While both Debbie and Kathy admitted to being somewhat apprehensive about their safety during the trip, they said they feared the wild driving of the transportation services throughout Uganda much more than actual terrorism. “The cab rides were scary,” Debbie said. “They place a very low value on human life and unfortunately we saw a child struck by a military truck while we were there. He didn’t appear to be seriously hurt but it was very scary. It is chaos getting around.”
Public transportation is offered through several modes around the city: a “special hire” is a cab; “public transportation” is a van similar to a mini van which has seats for about 15 people but usually holds about 20; a “boda boda” is a bicycle; and a “piki piki” is a motorcycle.
A highlight of the trip was visiting the village where Kelley teaches. It was called Mbali and it sits at the base of Mount Elgon. Everyone there was very excited to meet Debbie because the people around the village are very fond of Kelley. Everywhere Kelley took Debbie and Kathy to meet people, they were asked to “stay for tea,” which meant they were invited to share a meal.
The food was unusual, Debbie said. Bananas and plantains are served frequently. There is a dish called “matooka” which was made up of plantains, steamed, then mashed, and Debbie said it was served to them several times. “There are banana trees everywhere and lots of fresh fruit,” she added. “They also eat a lot of rice and beans. The meats served are usually beef or chicken. And if you had chicken, it was fresh. I mean they would have to go kill it, pluck it and then cook it.”
Debbie and Kathy were overwhelmed with their reception by the Ugandan people Kelley works closest with. “They were so happy to have us there,” Debbie said. “Everyone wanted to feed us.”
Included among the many people Kelley wanted Debbie and Kathy to meet was Dr. Paul Mugambe and his family. When Kelley first arrived in Uganda, she stayed with this family for three months while she got acquainted with her new surroundings. This family consists of the parents and 16 children. The Dr. and his wife have taken in children of other family members who have died of aids.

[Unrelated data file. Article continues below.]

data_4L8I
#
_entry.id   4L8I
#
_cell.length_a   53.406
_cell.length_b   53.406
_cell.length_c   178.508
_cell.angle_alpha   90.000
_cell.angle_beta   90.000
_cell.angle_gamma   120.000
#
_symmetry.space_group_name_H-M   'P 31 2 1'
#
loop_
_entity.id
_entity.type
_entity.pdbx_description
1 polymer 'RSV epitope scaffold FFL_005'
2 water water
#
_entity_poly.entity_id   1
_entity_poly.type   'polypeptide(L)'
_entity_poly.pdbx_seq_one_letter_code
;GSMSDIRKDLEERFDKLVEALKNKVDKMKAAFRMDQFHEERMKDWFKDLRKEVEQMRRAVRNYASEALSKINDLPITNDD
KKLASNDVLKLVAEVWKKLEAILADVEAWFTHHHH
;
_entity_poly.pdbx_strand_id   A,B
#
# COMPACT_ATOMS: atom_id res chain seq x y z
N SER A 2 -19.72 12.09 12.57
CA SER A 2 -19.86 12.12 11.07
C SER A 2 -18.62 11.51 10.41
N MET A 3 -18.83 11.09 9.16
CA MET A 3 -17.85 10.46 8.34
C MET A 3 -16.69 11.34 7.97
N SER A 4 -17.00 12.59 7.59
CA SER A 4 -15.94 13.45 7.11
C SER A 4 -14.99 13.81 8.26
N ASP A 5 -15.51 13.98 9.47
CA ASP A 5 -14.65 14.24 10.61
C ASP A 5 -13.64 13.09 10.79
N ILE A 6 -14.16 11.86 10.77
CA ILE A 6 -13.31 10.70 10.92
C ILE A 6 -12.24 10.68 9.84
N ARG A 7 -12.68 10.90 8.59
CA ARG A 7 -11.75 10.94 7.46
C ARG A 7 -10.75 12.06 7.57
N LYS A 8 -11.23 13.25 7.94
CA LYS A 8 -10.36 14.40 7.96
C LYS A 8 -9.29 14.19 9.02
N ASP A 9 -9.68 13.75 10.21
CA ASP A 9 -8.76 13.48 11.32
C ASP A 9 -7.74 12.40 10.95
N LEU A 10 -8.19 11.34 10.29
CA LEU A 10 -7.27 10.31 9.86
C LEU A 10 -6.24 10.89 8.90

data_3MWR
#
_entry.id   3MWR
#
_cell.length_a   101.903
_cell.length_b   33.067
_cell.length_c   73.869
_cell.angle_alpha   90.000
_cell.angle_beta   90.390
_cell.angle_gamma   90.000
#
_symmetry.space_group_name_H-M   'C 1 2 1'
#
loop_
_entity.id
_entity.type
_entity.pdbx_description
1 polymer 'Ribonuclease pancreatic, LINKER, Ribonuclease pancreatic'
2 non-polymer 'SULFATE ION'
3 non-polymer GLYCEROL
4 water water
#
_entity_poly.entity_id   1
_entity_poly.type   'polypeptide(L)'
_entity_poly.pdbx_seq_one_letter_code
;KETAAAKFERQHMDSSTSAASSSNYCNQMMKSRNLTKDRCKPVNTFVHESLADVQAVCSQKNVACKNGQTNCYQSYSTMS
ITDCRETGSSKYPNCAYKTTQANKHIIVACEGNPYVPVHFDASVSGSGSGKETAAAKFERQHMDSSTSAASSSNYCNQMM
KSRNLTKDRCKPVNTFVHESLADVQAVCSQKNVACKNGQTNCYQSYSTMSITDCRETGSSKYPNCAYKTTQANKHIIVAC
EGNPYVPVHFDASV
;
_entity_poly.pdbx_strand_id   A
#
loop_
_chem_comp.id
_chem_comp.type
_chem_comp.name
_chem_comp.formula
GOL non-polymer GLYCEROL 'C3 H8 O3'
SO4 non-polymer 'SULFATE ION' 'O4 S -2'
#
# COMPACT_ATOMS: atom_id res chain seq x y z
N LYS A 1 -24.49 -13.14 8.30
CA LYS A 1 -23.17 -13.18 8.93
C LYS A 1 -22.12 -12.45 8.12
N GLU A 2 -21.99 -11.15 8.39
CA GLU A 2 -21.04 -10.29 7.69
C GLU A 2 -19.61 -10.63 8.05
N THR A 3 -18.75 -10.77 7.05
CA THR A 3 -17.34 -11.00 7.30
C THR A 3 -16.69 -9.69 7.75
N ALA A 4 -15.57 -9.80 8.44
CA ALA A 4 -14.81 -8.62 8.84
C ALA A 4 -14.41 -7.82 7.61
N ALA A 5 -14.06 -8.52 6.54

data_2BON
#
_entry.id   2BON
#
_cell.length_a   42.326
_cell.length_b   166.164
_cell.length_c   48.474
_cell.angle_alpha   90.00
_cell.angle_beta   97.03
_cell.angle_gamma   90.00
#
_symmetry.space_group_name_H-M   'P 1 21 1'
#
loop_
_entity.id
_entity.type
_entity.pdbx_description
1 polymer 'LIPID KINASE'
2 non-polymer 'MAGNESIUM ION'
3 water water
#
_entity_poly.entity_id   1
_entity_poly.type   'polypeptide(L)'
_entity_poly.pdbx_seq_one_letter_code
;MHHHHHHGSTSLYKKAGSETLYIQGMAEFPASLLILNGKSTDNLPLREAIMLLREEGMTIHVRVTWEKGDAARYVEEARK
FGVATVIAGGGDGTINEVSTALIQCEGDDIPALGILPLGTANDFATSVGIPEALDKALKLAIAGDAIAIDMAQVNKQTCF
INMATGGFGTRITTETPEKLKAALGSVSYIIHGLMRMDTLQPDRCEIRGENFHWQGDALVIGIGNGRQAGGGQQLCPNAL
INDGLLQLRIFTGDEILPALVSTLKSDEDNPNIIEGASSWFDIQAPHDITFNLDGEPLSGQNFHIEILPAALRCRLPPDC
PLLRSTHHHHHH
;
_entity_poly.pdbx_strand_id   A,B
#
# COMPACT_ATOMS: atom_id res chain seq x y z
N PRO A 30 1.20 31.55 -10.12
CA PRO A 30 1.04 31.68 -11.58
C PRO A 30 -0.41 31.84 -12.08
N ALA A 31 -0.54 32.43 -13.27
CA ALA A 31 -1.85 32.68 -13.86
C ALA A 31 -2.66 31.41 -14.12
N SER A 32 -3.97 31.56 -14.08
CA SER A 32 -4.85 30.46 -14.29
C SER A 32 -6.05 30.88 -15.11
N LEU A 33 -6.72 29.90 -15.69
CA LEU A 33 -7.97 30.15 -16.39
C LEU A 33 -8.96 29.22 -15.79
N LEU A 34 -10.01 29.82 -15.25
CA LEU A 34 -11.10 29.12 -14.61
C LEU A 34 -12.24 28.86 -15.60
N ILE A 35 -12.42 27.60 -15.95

“It was very amazing to see the support these families have for each other.” Kathy said of the Mugambe family. “Many of them (the parents) take in the children of their siblings, their nieces and nephews, as the parents die from Aids and they become Mom and Dad to these children. It is an awesome thing to see.”
Another highlight of the trip was the safari Debbie, Kathy and Kelley went on during their second week in Uganda. The safari was held at the Meywa Safari Resort and was located about a six-hour drive from Kampala. “The drive there was beautiful,” Debbie said. On the way to the resort, we saw six lions - three cubs and three females by the side of the road.”
The resort was very restful and more luxurious than any other stay on their trip. During the safari, Kathy, Kelley and Debbie saw elephants, water bucks, wart hogs, and water buffalo. They also took a morning trip on their third day that was called a “Chimp Trek.” The trio from Ligonier wouldn’t recommend it. “It was very scary,” Kathy said. “I was definitely out of my comfort zone there.”
Debbie described it as walking through the jungle of very thick, dense foliage. As they climbed up and over and around Kymbura Gorge looking for monkeys, they could have run into lions, tigers, leopards or snakes ... lots of kinds of snakes. “One of our guides carried a gun, just in case,” Debbie said. “There were hundreds of species of monkeys but we saw only one chimp. We could hear the monkeys and chimps, but we only saw that one.”
After the safari, Debbie, Kathy and Kelley returned to Kampala to prepare for their trip home.
“The people are very friendly,” Debbie concluded. “Most of the people we came in contact with were very religious. My fear for Kelley being over there is more for her getting from one place to another safely than anything else.”
Kathy’s impressions were much the same.
“It was a great trip. I was a little nervous before we went. But I found the Ugandan people so kind, so gracious. They treated us like royalty. Until you really experience it, you forget how much we have here and how little they have there. I truly appreciate the simple things in life, like having indoor showers and toilets. It is amazing to me that people can live like that and they are content.”